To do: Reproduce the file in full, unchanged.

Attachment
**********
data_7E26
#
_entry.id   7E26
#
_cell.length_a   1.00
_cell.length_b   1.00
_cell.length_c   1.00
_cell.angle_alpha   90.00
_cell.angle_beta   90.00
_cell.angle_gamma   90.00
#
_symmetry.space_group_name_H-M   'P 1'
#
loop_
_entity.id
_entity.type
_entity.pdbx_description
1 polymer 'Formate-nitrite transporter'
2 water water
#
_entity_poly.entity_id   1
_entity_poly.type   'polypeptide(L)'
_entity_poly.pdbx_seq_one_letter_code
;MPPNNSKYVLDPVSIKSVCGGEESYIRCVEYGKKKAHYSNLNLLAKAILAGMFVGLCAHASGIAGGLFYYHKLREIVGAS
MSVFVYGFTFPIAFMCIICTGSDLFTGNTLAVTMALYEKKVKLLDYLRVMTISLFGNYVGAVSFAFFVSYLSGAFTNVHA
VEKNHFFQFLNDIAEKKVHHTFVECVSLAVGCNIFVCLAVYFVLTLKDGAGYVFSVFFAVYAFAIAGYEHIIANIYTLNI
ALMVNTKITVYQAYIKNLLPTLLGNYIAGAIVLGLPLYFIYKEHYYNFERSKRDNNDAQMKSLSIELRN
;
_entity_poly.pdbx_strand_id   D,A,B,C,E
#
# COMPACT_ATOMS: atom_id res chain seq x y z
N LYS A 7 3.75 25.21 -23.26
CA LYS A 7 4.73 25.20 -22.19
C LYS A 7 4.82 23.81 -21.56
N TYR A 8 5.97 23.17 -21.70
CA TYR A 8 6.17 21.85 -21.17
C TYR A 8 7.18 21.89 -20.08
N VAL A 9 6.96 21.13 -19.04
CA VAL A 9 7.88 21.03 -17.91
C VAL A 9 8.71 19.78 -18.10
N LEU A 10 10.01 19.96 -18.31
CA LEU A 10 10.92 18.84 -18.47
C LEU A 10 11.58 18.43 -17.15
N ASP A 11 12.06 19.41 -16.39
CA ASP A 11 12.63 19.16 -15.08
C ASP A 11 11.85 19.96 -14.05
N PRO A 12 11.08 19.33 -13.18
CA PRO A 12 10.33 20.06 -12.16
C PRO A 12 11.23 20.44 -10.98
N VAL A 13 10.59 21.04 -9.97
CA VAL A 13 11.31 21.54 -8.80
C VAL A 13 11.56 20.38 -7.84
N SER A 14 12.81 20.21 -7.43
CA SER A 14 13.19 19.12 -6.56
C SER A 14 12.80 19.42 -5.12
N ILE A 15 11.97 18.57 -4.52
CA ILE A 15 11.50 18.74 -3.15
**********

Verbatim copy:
data_7E26
#
_entry.id   7E26
#
_cell.length_a   1.00
_cell.length_b   1.00
_cell.length_c   1.00
_cell.angle_alpha   90.00
_cell.angle_beta   90.00
_cell.angle_gamma   90.00
#
_symmetry.space_group_name_H-M   'P 1'
#
loop_
_entity.id
_entity.type
_entity.pdbx_description
1 polymer 'Formate-nitrite transporter'
2 water water
#
_entity_poly.entity_id   1
_entity_poly.type   'polypeptide(L)'
_entity_poly.pdbx_seq_one_letter_code
;MPPNNSKYVLDPVSIKSVCGGEESYIRCVEYGKKKAHYSNLNLLAKAILAGMFVGLCAHASGIAGGLFYYHKLREIVGAS
MSVFVYGFTFPIAFMCIICTGSDLFTGNTLAVTMALYEKKVKLLDYLRVMTISLFGNYVGAVSFAFFVSYLSGAFTNVHA
VEKNHFFQFLNDIAEKKVHHTFVECVSLAVGCNIFVCLAVYFVLTLKDGAGYVFSVFFAVYAFAIAGYEHIIANIYTLNI
ALMVNTKITVYQAYIKNLLPTLLGNYIAGAIVLGLPLYFIYKEHYYNFERSKRDNNDAQMKSLSIELRN
;
_entity_poly.pdbx_strand_id   D,A,B,C,E
#
# COMPACT_ATOMS: atom_id res chain seq x y z
N LYS A 7 3.75 25.21 -23.26
CA LYS A 7 4.73 25.20 -22.19
C LYS A 7 4.82 23.81 -21.56
N TYR A 8 5.97 23.17 -21.70
CA TYR A 8 6.17 21.85 -21.17
C TYR A 8 7.18 21.89 -20.08
N VAL A 9 6.96 21.13 -19.04
CA VAL A 9 7.88 21.03 -17.91
C VAL A 9 8.71 19.78 -18.10
N LEU A 10 10.01 19.96 -18.31
CA LEU A 10 10.92 18.84 -18.47
C LEU A 10 11.58 18.43 -17.15
N ASP A 11 12.06 19.41 -16.39
CA ASP A 11 12.63 19.16 -15.08
C ASP A 11 11.85 19.96 -14.05
N PRO A 12 11.08 19.33 -13.18
CA PRO A 12 10.33 20.06 -12.16
C PRO A 12 11.23 20.44 -10.98
N VAL A 13 10.59 21.04 -9.97
CA VAL A 13 11.31 21.54 -8.80
C VAL A 13 11.56 20.38 -7.84
N SER A 14 12.81 20.21 -7.43
CA SER A 14 13.19 19.12 -6.56
C SER A 14 12.80 19.42 -5.12
N ILE A 15 11.97 18.57 -4.52
CA ILE A 15 11.50 18.74 -3.15